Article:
We strive to do this with every material that we work with. Here, for illustrative purposes, it should be particularly interesting to contemplate the teleology of steel.

As mentioned previously, we work with any number of exotic ceramic materials, titanium alloys, and fiber composites, all of which we use extensively. Yet we also do a lot of work with steel, and many of the projects we currently have in development involve or utilize steel. We’re often asked why. “Why bother with steel R&D when, clearly, the industry’s focus is on advanced polymers such as UHMWPE?”

Typically, the response we give is technical. Namely, that steel’s potential as an armor material has not yet been realized. That there’s still tremendous room for improvement in armor steel alloys. That RHA, MIL-DTL-46100, and most of the alloys that have found their way into vehicular and body armor plates are not ideal, but, much to the contrary, are very far from ideal. That, in some cases, the alloys in common use are appallingly bad. (This is, in large part, because these grades of steel were developed for vehicular armor applications, and there are requirements that they be easily weldable, which places hard limits on how these grades of steel can be alloyed, which itself impacts — usually negatively — the balance of mechanical properties that these grades of steel can ultimately attain.) Not only are the alloys often bad, they’re frequently handled poorly and used in sub-optimal ways. There’s tremendous room for improvement.

Then, if we sense that the person we’re conversing with is attuned to such things, we may also respond with a different argument, this time from tradition: Going on more than two thousand years, steel has literally been synonymous with arms and armor, and when you hold in your hands a good piece of steel — whether it be a helmet, a blade, or a pistol — you hold what the Romans would call virtus, something representative of unchanging masculine virtues. For those who are receptive to said virtues, steel is totemic; it was, and still is, emblematic of the warrior, it has always been the most favored material of the gods of war, and one can derive strength and comfort from it. Perhaps your fathers have. What’s certain is that your ancestors have, or you wouldn’t be around to read this.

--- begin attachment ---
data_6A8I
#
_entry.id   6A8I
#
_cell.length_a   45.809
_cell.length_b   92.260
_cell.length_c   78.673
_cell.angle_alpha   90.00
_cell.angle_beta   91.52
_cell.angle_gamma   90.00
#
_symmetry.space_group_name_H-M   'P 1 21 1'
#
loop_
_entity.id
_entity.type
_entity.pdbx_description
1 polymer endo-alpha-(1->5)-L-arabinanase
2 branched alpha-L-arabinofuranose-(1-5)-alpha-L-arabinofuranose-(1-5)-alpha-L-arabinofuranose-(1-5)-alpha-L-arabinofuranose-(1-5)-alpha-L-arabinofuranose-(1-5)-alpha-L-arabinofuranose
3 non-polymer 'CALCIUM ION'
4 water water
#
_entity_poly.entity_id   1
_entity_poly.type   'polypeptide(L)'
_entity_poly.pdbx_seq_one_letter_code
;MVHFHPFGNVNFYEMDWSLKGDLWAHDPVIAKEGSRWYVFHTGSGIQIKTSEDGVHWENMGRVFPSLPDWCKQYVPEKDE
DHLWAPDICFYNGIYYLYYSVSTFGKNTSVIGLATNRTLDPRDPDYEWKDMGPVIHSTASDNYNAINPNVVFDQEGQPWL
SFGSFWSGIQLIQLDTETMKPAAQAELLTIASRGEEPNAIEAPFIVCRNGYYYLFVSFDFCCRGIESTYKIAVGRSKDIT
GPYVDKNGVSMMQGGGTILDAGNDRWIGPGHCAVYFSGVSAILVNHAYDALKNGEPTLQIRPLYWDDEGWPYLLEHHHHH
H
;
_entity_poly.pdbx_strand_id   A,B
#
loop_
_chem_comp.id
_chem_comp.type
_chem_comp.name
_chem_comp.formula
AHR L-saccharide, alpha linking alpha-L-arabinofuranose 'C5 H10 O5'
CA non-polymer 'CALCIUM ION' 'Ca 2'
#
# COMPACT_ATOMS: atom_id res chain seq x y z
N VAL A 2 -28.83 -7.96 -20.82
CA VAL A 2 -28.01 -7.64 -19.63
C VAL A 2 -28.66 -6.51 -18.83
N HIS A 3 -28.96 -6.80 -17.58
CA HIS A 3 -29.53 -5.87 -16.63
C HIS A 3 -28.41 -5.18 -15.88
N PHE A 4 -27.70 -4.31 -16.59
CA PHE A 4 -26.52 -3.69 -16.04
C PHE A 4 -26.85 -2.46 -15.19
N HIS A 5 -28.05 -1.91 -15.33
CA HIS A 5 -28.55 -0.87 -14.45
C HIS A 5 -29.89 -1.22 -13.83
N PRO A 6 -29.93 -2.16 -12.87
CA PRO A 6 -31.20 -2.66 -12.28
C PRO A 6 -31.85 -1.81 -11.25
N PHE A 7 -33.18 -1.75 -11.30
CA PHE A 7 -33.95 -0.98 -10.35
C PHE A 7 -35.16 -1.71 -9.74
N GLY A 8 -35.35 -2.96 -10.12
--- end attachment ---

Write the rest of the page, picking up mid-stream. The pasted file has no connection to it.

(Related to this point, the enduring mystique of the sword is, at least in part, due to its all-steel construction. This is true across cultures. Today, the sword is a talisman more than it is a weapon.)

Over time, this has seeped into language: To “steel yourself” is to shore up your courage or strengthen your resolve. Steel is, in this sense, synonymous with virtus, and steel in-hand (or on head) certainly helps to strengthen one’s resolve!

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But there’s also a third argument, and it goes to the heart of what we’re trying to convey here. This is the fact that steel has a very special destiny, which vastly heightens the quasi-religious significance it has in our eyes. Simply put, steel’s destiny is to outlast everything else, and eventually inherit the known universe.

For within roughly a hundred trillion (10¹⁴) years, the smallest and most efficient stars will exhaust their fuel and contract into cooler and more stable configurations which don’t burn hydrogen. Most of these will become white dwarfs. White dwarfs — many of which are comprised mostly of carbon — are extremely stable, but they’re not utterly stable and unchanging. Over time, though it may take hundreds of billions of years, they will cool to such an extent that they no longer emit any heat or light. These “black dwarfs” do not yet exist in our universe, which is a mere 13.7 billion (1.37*10¹⁰) years old, but to reside in a black dwarf is the ultimate fate of nearly all matter.